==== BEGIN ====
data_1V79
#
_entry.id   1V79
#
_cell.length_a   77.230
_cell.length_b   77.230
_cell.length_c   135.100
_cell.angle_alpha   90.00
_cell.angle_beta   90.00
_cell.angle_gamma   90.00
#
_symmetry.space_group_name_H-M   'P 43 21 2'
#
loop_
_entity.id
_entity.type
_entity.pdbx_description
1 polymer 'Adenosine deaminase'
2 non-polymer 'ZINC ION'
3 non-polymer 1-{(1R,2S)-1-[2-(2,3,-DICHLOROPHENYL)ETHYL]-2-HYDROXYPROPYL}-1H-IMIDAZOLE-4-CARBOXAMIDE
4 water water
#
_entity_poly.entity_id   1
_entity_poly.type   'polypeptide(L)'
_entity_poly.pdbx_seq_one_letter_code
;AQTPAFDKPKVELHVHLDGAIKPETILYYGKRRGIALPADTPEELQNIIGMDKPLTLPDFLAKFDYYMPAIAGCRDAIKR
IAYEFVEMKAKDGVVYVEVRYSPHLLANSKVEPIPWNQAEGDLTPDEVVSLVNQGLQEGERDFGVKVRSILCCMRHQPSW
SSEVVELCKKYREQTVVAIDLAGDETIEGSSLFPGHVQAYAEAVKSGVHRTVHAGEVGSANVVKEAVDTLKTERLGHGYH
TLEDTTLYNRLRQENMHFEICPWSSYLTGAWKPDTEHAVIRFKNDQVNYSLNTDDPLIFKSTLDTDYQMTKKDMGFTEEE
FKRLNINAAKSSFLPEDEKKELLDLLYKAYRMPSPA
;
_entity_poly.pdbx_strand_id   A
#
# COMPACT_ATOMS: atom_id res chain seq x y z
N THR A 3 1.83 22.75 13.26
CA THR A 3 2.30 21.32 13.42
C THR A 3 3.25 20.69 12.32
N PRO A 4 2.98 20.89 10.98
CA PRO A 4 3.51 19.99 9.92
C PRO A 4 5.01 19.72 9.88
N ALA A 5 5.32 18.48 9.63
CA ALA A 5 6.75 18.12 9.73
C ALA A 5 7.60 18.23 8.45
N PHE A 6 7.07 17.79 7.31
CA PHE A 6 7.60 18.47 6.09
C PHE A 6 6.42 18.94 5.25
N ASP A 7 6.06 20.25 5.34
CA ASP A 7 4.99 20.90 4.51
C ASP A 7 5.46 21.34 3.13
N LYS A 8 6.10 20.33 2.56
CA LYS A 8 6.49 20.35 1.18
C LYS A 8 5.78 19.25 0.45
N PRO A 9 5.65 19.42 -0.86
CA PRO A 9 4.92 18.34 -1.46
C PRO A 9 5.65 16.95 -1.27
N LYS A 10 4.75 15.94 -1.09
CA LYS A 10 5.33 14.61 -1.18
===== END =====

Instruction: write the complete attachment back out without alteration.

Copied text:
data_1V79
#
_entry.id   1V79
#
_cell.length_a   77.230
_cell.length_b   77.230
_cell.length_c   135.100
_cell.angle_alpha   90.00
_cell.angle_beta   90.00
_cell.angle_gamma   90.00
#
_symmetry.space_group_name_H-M   'P 43 21 2'
#
loop_
_entity.id
_entity.type
_entity.pdbx_description
1 polymer 'Adenosine deaminase'
2 non-polymer 'ZINC ION'
3 non-polymer 1-{(1R,2S)-1-[2-(2,3,-DICHLOROPHENYL)ETHYL]-2-HYDROXYPROPYL}-1H-IMIDAZOLE-4-CARBOXAMIDE
4 water water
#
_entity_poly.entity_id   1
_entity_poly.type   'polypeptide(L)'
_entity_poly.pdbx_seq_one_letter_code
;AQTPAFDKPKVELHVHLDGAIKPETILYYGKRRGIALPADTPEELQNIIGMDKPLTLPDFLAKFDYYMPAIAGCRDAIKR
IAYEFVEMKAKDGVVYVEVRYSPHLLANSKVEPIPWNQAEGDLTPDEVVSLVNQGLQEGERDFGVKVRSILCCMRHQPSW
SSEVVELCKKYREQTVVAIDLAGDETIEGSSLFPGHVQAYAEAVKSGVHRTVHAGEVGSANVVKEAVDTLKTERLGHGYH
TLEDTTLYNRLRQENMHFEICPWSSYLTGAWKPDTEHAVIRFKNDQVNYSLNTDDPLIFKSTLDTDYQMTKKDMGFTEEE
FKRLNINAAKSSFLPEDEKKELLDLLYKAYRMPSPA
;
_entity_poly.pdbx_strand_id   A
#
# COMPACT_ATOMS: atom_id res chain seq x y z
N THR A 3 1.83 22.75 13.26
CA THR A 3 2.30 21.32 13.42
C THR A 3 3.25 20.69 12.32
N PRO A 4 2.98 20.89 10.98
CA PRO A 4 3.51 19.99 9.92
C PRO A 4 5.01 19.72 9.88
N ALA A 5 5.32 18.48 9.63
CA ALA A 5 6.75 18.12 9.73
C ALA A 5 7.60 18.23 8.45
N PHE A 6 7.07 17.79 7.31
CA PHE A 6 7.60 18.47 6.09
C PHE A 6 6.42 18.94 5.25
N ASP A 7 6.06 20.25 5.34
CA ASP A 7 4.99 20.90 4.51
C ASP A 7 5.46 21.34 3.13
N LYS A 8 6.10 20.33 2.56
CA LYS A 8 6.49 20.35 1.18
C LYS A 8 5.78 19.25 0.45
N PRO A 9 5.65 19.42 -0.86
CA PRO A 9 4.92 18.34 -1.46
C PRO A 9 5.65 16.95 -1.27
N LYS A 10 4.75 15.94 -1.09
CA LYS A 10 5.33 14.61 -1.18